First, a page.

Human Rights Promotion Backfiring as “World War LGBT” Shakes Eurasia

Russia and the West are fighting the greatest geopolitical battle since the end of the Cold War not with nuclear arms races, aerial warfare, or military buildups. Rather, the most prevalent form of weaponry in the standoffs in Ukraine and throughout Eurasia is as unique as it is effective: the gays.

Human Rights Promotion Backfiring as “World War LGBT” Shakes Eurasia Human Rights Promotion Backfiring as “World War LGBT” Shakes Eurasia

CEO Modi’s Strategy: Cooperative Federalism

The Bhartiya Janata Party’s impressive performance in India’s parliamentary election culminated in Narendra Modi taking over as the Prime Minister of the world’s third largest economy measured in terms of purchasing power parity.

CEO Modi’s Strategy: Cooperative Federalism CEO Modi’s Strategy: Cooperative Federalism

It Will Take a Village, Creativity, and Collaboration

In a knowledge-based, inter-connected, global economy where technology enables productivity without geographical boundaries, information assets and formal intellectual property (IP) take on incredible importance.

It Will Take a Village, Creativity, and Collaboration It Will Take a Village, Creativity, and Collaboration

Volume 38:1 of The Fletcher Forum of World Affairs Now Available

The editorial staff of The Fletcher Forum of World Affairs is pleased to bring you our latest issue, Winter Volume 38:1. The Winter 2014 volume features articles by military leaders, distinguished academics, and innovative policy practitioners in international affairs.

Volume 38:1 of The Fletcher Forum of World Affairs Now Available Volume 38:1 of The Fletcher Forum of World Affairs Now Available

2014 Global Risk Forum: An Introduction by Dean James Stavridis

Dean of The Fletcher School, James G. Stavridis, introduces the 2014 Global Risk Forum, identifying the top five risks to global stability in the year ahead.

2014 Global Risk Forum: An Introduction by Dean James Stavridis 2014 Global Risk Forum: An Introduction by Dean James Stavridis

Tokyo’s TPP Turning Point?

April 29, 2014 by Taylor M. Wettach
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A confluence of international, bilateral, and domestic conditions has made Japan’s chances with the Trans-Pacific Partnership better than widely thought.

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Exile without End? The Struggle to Belong in Africa’s Great Lakes Region

April 26, 2014 by Lucy Hovil
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A political rather than a humanitarian solution is needed in the Great Lakes region of Africa, where refugees live in a protracted state of exile, unable to return home or to acquire citizenship in their host countries.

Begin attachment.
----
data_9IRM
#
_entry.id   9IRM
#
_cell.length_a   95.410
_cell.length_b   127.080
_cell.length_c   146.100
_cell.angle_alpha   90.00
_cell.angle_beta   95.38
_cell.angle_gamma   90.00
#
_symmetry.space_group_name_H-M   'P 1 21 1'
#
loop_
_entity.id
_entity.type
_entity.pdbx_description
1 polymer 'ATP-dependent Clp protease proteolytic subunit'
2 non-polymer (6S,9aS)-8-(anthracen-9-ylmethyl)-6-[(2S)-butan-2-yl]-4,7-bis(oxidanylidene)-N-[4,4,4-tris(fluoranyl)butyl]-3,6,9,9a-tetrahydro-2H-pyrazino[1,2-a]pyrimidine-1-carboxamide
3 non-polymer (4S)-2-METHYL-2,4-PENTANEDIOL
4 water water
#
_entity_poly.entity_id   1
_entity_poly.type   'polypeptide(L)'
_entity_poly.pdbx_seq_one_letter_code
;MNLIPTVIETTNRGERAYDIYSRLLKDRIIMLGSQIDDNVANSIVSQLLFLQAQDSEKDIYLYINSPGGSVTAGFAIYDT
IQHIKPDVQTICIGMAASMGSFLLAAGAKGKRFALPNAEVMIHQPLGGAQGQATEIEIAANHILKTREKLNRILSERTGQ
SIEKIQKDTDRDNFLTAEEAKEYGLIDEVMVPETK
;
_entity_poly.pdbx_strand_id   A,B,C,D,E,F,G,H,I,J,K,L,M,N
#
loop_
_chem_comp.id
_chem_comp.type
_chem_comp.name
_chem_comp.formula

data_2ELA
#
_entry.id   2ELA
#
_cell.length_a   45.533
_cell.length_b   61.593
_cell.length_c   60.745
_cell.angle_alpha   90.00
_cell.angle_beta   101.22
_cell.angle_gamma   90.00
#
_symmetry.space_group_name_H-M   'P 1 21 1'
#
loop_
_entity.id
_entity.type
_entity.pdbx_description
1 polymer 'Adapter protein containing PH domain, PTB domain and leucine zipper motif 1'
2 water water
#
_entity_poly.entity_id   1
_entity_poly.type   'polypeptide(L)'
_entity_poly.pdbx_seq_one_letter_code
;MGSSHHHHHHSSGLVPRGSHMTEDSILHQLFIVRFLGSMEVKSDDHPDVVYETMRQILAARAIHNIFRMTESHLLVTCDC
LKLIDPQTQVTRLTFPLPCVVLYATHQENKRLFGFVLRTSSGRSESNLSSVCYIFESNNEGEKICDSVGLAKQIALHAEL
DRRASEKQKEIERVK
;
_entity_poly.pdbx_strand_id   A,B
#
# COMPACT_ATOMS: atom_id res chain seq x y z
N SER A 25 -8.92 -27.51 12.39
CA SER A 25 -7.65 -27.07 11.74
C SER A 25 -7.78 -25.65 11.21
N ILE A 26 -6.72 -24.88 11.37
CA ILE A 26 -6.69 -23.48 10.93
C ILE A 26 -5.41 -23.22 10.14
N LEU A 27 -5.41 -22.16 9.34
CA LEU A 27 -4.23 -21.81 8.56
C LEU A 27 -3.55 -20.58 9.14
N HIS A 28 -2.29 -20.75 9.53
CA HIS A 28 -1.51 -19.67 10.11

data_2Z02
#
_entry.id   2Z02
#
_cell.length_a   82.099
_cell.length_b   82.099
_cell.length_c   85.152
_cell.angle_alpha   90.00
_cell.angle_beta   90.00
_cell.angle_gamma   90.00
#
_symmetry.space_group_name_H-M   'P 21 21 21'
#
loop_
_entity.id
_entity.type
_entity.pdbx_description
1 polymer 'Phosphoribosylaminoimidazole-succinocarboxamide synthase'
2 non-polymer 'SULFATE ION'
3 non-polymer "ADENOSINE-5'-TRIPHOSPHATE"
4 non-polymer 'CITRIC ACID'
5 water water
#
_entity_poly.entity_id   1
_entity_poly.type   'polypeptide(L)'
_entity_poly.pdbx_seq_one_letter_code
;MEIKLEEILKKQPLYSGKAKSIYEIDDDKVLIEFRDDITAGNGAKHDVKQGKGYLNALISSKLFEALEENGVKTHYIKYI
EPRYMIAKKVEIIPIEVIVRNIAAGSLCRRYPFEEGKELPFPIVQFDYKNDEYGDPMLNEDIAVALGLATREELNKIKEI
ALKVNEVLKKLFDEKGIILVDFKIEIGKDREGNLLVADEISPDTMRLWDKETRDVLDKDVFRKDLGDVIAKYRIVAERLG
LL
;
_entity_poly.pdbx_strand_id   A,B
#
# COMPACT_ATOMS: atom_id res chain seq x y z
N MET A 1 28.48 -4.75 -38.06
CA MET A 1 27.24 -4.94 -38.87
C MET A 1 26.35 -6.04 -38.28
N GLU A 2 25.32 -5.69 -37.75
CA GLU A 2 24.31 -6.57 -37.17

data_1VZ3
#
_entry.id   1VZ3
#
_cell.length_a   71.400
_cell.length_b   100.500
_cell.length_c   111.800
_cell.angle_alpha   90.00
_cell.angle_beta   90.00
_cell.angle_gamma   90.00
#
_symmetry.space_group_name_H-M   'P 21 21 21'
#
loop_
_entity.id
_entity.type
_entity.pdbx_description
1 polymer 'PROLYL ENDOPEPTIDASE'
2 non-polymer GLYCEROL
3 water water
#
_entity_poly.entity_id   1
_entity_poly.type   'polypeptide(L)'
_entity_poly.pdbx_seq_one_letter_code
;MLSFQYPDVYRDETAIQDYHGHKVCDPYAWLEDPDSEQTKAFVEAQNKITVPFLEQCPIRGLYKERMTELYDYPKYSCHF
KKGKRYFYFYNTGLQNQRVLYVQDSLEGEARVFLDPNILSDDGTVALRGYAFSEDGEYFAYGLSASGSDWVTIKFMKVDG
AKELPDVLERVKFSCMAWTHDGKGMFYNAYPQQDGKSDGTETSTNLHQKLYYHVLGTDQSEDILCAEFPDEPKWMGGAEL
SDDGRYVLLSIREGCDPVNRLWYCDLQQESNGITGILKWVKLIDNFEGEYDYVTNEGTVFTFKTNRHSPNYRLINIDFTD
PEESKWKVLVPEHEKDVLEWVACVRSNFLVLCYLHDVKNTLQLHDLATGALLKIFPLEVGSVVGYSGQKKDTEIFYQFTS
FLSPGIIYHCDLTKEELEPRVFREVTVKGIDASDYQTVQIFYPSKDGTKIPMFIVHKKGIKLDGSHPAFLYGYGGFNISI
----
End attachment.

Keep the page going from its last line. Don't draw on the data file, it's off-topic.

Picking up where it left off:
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Why Anti-Corruption Will Fail in the Czech Republic

April 18, 2014 by Steven Gawthorpe
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Despite promising rhetoric, it is unlikely the Czech Republic will engage in any comprehensive anti-corruption reform.

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Hard Data and Smart Power: the Future of U.S. Assistance to Afghanistan

April 14, 2014 by Mike Hartnett
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As the target date for U.S. military withdrawal in Afghanistan approaches, the United States risks a precipitous loss of influence in the region without a viable plan to transition from a military-heavy strategy towards one more focused on effective development assistance and smart power.

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Iran’s Women’s Movement: A Look Back and Ahead

April 9, 2014 by Leila Seradj
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Iran’s first champions of women’s rights understood that the denial of opportunities to females impeded economic progress. As this sentiment is being echoed today, Iran’s leaders must make good on its promises for greater gender equality.

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What the New NATO Secretary General Appointment Means for the Arctic

April 8, 2014 by Iveta Cherneva
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Even as NATO tries to fashion a response to the crisis on its eastern frontier in Ukraine, the appointment of Norway’s former prime minister Jens Stoltenberg as Secretary General should alert global attention to another region: the Arctic.

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